I didn't measure the distance off the lands, I simply loaded to the spec length. I don' have an effective tool to measure the length. Im considering getting one. But have not yet.
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ligonierbill
Senior Member

USA
202 Posts

Posted - Oct 22 2016 :  20:21:22  Show Profile Send ligonierbill a Private Message  Reply with Quote
Sub 3/4" group. No pressure signs. "In spec" loads. Me, I'm done.
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Ireload2
Senior Member

USA
286 Posts

Posted - Oct 22 2016 :  22:45:43  Show Profile Send Ireload2 a Private Message  Reply with Quote
If you have worked up the loads starting at the lands your >> like "recoil" to move your bullet out<< scenario is not logical since the load has already been tried and found safe at that length. All that might happen is the bolt or breech block has to seat the round. However if you are really a prudent loader you always use enough neck and bullet shank so that your rounds never move. I have 45 years of hunting experience with loads set up just like that with zero problems. That includes rounds with 500 grain bullets that are much easier to move due to the greater inertia of the heavy bullets.


quote:
Originally posted by Shastaboat

I would start out where you left off however it is doubtful you will see much improvement. I am not a proponent of loading close to the lands especially in a hunting rifle. 7MM Rem Mag...right? Many times I just seat the base of the bullet to the base of the neck and call it good. Lets say you are chasing the lands and something happens, like "recoil" to move your bullet out and you chamber that round. You might experience a high pressure load if you shoot it or if you extract it you might pull the bullet and leave it in the bore and dump powder all through your action. Now you just ruined your hunt and are miles from having the tools to clear your bore and action.

Leave "chasing the lands" to someone who is just bench-rest shooting and loading one cartridge at a time.

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chig78
Average Member



USA
164 Posts

Posted - Oct 22 2016 :  23:58:53  Show Profile Send chig78 a Private Message  Reply with Quote
Bang for the Buck,
An easy way to measure OAL is with a wooden dowl rod. First close your action with an empty chamber. Insert a dowl rod down the barrel tight against the bolt face and hold it there. Make sure you are up against the face and not any other part of the bolt. Using a gun vise or cleaning stand really helps to hold the rifle and it doesn't hurt to have a buddy help out if needed. Once your have the dowl up against the bolt face take a utility knife blade and very carefully lay it horizontally flat on the end of the muzzzle and scribe a mark on the wooden dowl. Then remove the dowl from your barrel. A sharpie works great to help identify the scribe mark. Next remove the bolt from the rifle, take one of the bullets you want to load and drop it into the bore on the action end. Use a second dowl rod to hold the bullet against the lands of your chamber. This is where a buddy is a big help. Hold the dowl securely to the bullet, DON'T PUSH REAL HARD, Just enough to seat it against the lands. Now take the same dowl rod that has your first mark on it, (while holding the other dowl securely) and insert it in the barrel again. Slide it down the barrel very gently just to you feel it touch the tip of the bullet. Don't press it into the bullet as it will give a false measurement due to the bullet piercing the end of the dowl rod. Once touching the bullet take your blade and make a second mark on the dowl the exact way you made the first. remove everything from both ends and the distance between the two marks will be your chambers OAL for that specific bullet. You can then use that as a baseline and make your adjustments to seating depth from there. .010 to .015 of the lands is a good place to start with minimum powder charges. With higher powder charges I would start from .030 to .035 off the lands just to be safe from pressure spikes. The procedure that Woods explains above is probably the most effective, Efficient and safe method to use in load development. I personally use this method for finding OAL for all of my rifles and it works great and is very inexpensive. Hope this helps and Welcome to the NEst!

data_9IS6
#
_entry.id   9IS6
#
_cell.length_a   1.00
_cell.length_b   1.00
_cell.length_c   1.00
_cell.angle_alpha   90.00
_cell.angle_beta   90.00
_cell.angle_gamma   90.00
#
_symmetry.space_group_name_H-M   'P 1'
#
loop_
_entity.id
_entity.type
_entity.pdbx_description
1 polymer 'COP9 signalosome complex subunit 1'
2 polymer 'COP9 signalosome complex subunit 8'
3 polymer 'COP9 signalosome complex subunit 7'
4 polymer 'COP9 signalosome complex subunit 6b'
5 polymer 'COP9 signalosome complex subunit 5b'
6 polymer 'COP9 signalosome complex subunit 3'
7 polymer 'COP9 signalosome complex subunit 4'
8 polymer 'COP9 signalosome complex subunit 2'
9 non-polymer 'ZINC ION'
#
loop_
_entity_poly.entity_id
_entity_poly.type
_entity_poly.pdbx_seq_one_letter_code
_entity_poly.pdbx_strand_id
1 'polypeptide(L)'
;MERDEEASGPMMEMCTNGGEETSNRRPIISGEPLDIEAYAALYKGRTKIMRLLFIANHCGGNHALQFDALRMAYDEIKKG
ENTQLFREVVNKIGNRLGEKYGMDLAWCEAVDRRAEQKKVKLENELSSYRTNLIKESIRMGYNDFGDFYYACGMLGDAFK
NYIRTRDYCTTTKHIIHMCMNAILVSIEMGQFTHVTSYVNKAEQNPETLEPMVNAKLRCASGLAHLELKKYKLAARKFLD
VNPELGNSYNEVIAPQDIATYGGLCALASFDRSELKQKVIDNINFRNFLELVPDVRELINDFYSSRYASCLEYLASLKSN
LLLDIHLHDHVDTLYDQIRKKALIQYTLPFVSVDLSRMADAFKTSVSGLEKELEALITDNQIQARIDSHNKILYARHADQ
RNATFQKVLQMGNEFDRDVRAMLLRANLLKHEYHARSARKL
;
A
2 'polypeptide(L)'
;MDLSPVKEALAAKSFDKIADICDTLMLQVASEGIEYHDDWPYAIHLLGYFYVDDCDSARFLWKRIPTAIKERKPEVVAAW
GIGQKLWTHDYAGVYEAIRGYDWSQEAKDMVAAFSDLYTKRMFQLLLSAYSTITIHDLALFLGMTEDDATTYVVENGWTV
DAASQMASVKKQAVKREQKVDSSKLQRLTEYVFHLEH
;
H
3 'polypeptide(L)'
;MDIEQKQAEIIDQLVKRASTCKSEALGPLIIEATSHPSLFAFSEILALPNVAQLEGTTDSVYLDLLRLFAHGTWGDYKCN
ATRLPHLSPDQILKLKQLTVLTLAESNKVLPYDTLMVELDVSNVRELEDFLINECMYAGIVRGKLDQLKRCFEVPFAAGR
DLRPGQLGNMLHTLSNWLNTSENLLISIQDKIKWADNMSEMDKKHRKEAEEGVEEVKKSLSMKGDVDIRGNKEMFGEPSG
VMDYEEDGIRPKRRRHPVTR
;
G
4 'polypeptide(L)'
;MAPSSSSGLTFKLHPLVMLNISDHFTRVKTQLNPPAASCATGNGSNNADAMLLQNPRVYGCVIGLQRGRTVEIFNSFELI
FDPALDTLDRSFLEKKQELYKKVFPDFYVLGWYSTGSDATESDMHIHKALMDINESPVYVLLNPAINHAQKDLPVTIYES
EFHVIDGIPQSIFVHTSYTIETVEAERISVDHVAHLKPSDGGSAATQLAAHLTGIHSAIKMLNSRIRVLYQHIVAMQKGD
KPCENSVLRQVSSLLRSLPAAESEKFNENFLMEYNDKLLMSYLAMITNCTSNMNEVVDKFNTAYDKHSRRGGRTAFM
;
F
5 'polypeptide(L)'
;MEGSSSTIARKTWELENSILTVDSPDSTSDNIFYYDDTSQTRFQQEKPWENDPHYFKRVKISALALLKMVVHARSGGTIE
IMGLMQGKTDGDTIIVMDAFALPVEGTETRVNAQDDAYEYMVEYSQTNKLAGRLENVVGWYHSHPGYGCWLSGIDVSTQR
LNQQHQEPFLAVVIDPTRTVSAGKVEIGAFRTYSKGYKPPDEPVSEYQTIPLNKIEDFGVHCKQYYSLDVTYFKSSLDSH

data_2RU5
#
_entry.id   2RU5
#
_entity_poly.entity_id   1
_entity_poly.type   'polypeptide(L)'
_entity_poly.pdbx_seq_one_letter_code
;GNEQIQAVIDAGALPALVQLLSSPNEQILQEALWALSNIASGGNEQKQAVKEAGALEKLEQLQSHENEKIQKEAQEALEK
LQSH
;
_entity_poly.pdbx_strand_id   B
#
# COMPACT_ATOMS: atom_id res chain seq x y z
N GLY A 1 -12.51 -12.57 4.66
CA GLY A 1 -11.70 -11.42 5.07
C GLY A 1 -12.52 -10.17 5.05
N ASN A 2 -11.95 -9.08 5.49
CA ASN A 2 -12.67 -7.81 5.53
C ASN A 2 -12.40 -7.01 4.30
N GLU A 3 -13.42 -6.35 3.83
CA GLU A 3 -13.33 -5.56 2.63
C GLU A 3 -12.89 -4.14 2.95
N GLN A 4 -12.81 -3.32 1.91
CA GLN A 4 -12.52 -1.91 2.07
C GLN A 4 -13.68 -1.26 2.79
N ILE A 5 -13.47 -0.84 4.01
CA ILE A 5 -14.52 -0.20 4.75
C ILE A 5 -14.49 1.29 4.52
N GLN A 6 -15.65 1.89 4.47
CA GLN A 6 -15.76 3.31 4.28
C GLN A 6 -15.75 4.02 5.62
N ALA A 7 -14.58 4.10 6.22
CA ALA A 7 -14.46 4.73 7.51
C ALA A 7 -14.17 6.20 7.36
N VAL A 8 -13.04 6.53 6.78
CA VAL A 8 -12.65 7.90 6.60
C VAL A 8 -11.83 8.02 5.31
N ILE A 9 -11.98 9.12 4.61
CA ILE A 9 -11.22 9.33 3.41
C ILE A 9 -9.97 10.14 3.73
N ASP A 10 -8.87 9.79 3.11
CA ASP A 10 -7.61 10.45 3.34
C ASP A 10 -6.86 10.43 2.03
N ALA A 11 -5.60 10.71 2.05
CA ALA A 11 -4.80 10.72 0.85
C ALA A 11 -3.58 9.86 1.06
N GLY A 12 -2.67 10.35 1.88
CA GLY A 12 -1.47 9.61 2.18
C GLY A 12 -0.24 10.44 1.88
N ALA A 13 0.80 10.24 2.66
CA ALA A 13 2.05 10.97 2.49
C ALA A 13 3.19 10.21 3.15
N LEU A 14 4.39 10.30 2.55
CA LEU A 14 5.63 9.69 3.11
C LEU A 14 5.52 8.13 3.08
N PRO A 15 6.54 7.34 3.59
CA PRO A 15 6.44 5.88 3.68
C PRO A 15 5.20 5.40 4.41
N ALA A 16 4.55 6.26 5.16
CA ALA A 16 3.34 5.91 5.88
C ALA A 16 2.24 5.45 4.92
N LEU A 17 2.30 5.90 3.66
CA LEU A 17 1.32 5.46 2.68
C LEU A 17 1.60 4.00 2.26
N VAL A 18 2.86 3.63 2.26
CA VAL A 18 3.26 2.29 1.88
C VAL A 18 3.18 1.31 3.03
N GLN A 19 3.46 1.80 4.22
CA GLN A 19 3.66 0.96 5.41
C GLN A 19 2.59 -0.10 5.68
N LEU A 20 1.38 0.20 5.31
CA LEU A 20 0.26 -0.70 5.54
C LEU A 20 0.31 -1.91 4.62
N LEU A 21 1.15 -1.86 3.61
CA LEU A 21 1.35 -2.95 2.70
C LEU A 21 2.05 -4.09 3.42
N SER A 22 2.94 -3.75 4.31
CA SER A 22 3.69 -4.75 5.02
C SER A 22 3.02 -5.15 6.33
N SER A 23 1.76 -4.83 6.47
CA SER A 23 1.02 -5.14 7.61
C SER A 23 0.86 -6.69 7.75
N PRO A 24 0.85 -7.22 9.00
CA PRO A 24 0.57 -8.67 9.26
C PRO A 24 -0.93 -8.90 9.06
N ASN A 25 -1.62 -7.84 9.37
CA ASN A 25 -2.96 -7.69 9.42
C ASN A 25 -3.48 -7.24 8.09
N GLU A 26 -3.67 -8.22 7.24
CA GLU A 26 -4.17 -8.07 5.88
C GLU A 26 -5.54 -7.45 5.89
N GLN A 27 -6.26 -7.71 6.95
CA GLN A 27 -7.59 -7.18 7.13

Chig78
I your gonna be dumb, Ya better be tough

Edited by - chig78 on Oct 23 2016 00:24:39
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Bang4TheBuck
Starting Member

USA
5 Posts

Posted - Oct 23 2016 :  08:04:46  Show Profile Send Bang4TheBuck a Private Message  Reply with Quote
Chig, your answer is exactly what i was looking for. My Charges are in the middle of the spectrum, so I will start with them .035 off the lands, and go from there. Without other advice, I would work up groups in .010" increments from there. Make sense?
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woods
Advanced Member

USA
2132 Posts

Posted - Oct 23 2016 :  10:08:18  Show Profile Send woods a Private Message  Reply with Quote